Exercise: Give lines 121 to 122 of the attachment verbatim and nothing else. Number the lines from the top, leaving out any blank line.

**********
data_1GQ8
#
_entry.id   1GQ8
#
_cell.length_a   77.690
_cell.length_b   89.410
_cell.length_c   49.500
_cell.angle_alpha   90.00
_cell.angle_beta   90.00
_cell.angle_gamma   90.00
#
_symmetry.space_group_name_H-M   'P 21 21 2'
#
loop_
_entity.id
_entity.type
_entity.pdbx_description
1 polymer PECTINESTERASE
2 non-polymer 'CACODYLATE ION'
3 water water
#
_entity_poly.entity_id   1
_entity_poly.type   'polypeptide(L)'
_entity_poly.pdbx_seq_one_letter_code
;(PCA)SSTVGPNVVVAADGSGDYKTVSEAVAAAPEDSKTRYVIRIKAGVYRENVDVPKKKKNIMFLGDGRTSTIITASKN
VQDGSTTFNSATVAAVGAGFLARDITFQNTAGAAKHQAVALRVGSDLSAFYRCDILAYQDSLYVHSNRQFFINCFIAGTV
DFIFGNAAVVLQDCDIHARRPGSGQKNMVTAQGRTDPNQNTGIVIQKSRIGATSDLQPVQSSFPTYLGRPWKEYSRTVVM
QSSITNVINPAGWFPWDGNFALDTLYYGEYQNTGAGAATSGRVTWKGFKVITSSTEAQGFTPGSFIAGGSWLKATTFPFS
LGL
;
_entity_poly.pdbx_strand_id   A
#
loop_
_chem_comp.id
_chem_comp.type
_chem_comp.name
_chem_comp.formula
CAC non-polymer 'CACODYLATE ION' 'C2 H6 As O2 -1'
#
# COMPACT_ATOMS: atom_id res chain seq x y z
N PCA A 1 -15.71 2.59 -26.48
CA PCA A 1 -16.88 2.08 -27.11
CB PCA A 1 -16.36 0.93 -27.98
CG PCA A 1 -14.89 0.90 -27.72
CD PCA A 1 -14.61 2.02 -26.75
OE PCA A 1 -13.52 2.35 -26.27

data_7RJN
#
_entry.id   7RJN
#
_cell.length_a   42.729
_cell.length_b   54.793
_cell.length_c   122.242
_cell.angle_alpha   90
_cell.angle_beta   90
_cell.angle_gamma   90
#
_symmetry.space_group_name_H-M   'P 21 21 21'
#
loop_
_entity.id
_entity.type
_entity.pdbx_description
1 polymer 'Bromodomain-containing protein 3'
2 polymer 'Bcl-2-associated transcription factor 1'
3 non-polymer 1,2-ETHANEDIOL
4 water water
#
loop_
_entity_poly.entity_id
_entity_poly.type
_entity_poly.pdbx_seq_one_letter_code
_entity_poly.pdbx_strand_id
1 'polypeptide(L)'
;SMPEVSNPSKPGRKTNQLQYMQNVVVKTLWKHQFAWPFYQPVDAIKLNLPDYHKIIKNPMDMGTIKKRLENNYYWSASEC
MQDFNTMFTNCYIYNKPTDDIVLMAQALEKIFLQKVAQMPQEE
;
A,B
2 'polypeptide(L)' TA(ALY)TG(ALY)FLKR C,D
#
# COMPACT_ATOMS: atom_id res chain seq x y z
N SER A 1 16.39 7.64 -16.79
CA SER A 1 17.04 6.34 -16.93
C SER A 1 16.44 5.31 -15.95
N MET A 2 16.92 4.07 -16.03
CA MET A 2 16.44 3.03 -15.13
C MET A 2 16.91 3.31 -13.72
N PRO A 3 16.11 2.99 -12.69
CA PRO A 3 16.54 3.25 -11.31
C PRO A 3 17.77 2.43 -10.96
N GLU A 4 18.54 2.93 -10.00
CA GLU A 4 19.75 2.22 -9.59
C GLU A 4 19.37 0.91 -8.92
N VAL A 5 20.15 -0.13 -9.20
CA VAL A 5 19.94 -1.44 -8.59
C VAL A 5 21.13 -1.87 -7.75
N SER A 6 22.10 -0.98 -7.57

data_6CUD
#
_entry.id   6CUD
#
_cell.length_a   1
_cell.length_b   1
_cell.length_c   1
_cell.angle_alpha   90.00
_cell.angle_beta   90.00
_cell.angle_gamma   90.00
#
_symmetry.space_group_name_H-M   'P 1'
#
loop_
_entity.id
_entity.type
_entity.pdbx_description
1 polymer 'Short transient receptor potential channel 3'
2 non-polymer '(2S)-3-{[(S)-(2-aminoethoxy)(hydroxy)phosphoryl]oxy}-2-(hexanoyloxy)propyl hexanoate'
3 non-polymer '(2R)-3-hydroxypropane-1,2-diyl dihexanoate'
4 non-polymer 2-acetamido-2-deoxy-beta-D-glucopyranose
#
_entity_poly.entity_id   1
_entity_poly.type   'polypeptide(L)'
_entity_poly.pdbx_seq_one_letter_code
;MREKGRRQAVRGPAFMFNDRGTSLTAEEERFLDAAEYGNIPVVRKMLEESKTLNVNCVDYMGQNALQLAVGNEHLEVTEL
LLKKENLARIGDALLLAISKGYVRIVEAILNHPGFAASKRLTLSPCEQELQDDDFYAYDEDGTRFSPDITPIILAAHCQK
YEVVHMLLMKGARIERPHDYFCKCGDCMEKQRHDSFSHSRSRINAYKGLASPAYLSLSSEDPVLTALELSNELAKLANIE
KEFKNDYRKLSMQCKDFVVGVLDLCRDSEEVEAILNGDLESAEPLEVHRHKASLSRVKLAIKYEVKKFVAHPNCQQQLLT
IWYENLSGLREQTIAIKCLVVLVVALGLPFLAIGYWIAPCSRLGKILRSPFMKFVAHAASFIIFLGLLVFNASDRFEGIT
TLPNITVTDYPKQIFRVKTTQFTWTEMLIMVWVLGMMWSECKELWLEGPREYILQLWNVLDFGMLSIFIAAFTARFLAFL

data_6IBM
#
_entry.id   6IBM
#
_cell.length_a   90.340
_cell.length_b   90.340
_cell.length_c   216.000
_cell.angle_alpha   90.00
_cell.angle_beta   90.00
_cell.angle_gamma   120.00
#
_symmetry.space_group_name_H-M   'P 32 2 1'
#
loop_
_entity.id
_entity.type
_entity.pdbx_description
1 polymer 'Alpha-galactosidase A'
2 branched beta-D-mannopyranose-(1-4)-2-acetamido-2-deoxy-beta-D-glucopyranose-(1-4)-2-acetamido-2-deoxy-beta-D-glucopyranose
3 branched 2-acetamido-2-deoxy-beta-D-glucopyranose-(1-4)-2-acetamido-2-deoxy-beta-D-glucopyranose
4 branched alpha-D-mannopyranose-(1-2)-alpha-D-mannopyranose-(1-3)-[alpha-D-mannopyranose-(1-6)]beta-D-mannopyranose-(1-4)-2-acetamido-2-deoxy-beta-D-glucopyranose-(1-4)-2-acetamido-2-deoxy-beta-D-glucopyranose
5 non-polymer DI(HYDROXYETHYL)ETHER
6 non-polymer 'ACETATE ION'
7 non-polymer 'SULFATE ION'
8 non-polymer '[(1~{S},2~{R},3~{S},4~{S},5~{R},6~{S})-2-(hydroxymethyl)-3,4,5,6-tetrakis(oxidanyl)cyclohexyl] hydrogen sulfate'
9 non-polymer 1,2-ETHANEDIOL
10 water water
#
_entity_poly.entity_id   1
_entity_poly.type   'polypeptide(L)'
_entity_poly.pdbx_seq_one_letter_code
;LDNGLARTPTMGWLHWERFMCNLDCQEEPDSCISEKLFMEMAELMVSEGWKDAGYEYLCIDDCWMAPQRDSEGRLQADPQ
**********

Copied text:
_entity_poly.type   'polypeptide(L)'
_entity_poly.pdbx_seq_one_letter_code